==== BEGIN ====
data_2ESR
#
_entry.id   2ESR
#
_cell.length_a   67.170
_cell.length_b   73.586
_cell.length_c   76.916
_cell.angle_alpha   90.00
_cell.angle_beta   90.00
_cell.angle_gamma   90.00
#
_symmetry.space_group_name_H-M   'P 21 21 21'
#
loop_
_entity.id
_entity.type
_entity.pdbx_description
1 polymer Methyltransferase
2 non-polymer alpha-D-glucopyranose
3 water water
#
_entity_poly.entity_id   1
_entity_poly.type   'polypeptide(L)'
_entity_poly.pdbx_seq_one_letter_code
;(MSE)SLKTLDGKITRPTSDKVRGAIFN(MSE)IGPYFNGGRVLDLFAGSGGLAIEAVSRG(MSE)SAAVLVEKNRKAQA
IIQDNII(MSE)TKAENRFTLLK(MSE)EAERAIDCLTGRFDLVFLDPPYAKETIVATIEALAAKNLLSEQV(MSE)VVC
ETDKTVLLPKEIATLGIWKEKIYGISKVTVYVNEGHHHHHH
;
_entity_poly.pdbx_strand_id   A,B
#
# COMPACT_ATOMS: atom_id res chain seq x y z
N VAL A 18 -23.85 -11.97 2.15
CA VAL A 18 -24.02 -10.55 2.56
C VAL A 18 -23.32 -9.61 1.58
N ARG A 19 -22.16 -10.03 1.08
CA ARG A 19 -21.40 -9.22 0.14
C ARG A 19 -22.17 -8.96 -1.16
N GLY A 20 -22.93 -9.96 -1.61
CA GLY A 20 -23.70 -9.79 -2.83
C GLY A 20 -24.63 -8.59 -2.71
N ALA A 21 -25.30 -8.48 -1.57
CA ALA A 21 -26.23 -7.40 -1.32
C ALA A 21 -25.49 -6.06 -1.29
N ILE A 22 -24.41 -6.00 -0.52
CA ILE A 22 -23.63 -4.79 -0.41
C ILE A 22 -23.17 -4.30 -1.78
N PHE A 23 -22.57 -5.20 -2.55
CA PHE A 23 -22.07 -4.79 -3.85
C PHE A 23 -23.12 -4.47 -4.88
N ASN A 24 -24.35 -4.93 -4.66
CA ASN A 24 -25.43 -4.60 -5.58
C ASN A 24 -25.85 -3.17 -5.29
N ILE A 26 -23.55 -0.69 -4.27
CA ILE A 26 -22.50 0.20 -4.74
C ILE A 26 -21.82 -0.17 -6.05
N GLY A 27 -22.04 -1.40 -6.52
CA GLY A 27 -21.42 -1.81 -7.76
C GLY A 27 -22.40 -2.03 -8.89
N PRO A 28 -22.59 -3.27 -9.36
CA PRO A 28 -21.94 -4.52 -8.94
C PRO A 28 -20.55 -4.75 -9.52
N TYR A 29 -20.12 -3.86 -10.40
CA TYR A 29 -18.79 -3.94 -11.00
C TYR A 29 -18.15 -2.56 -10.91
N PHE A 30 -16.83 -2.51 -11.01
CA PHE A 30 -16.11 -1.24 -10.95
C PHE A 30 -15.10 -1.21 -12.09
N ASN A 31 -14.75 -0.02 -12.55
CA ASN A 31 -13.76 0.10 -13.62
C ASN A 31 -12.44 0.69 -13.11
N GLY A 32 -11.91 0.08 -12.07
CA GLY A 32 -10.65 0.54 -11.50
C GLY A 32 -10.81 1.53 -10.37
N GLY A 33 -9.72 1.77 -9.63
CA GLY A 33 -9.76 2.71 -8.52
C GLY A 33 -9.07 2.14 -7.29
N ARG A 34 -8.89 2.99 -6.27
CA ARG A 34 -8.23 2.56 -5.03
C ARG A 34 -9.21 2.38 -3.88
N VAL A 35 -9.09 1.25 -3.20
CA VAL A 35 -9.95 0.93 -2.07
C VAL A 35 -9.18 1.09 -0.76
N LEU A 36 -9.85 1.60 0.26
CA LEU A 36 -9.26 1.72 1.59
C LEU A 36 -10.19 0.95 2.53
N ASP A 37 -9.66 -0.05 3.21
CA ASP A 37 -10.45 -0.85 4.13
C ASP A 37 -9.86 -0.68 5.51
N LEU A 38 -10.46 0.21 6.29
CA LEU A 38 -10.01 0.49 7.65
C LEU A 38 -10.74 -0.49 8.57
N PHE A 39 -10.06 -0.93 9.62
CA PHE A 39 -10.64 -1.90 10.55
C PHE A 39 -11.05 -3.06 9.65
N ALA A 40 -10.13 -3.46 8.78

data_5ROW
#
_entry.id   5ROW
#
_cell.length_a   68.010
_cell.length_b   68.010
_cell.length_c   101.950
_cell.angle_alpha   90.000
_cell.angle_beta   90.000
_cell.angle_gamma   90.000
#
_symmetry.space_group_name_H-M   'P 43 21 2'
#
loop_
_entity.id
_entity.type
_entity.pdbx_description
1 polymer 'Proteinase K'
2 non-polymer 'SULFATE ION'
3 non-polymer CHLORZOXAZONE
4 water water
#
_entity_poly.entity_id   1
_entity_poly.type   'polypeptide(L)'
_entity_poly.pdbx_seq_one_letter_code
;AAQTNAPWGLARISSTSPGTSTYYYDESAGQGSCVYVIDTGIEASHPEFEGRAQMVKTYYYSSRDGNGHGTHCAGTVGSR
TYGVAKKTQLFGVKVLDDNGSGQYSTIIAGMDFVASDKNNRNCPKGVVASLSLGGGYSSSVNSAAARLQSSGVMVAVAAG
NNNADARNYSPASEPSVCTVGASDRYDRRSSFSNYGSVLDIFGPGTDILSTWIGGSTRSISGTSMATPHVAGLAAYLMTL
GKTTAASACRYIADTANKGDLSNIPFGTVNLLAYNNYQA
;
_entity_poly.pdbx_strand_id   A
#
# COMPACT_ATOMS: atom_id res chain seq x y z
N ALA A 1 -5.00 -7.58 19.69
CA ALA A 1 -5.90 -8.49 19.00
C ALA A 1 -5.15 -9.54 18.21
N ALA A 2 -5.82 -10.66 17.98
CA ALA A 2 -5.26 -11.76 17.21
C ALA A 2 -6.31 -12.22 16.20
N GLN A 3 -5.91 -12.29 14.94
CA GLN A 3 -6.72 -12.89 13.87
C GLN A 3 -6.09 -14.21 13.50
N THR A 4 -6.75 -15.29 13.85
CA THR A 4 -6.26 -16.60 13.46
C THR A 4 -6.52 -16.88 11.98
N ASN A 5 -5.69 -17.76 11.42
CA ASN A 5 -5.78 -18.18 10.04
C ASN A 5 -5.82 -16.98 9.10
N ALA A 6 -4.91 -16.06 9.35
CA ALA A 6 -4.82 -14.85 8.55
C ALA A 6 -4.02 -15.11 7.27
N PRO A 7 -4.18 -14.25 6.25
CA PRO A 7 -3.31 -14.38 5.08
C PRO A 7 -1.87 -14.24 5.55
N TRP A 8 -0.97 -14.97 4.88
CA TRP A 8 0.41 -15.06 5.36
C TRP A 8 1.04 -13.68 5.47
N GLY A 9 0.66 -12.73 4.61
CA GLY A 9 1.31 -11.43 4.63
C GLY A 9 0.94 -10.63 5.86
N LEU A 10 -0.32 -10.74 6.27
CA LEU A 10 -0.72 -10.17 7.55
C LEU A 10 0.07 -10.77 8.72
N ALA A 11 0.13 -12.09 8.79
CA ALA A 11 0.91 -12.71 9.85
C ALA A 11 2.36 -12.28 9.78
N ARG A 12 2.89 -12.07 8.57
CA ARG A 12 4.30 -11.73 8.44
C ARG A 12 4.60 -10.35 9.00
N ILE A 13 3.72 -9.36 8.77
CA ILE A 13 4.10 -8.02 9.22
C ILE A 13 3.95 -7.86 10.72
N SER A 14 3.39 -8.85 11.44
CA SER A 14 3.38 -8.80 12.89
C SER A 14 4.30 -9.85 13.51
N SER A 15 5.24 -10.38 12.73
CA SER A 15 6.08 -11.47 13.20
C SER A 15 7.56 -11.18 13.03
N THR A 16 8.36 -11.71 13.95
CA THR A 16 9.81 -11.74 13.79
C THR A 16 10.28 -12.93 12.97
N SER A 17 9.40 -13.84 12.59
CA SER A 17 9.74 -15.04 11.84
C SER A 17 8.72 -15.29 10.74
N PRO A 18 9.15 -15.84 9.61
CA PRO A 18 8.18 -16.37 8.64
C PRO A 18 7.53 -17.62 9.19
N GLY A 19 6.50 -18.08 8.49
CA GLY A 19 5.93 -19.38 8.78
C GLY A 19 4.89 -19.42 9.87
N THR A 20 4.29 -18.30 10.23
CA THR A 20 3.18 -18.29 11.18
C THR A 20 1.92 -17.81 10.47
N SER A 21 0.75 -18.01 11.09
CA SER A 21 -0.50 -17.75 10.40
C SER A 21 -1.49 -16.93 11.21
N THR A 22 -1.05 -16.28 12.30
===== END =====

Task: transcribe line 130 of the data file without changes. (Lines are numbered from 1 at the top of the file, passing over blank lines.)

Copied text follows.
CA ALA A 1 -5.90 -8.49 19.00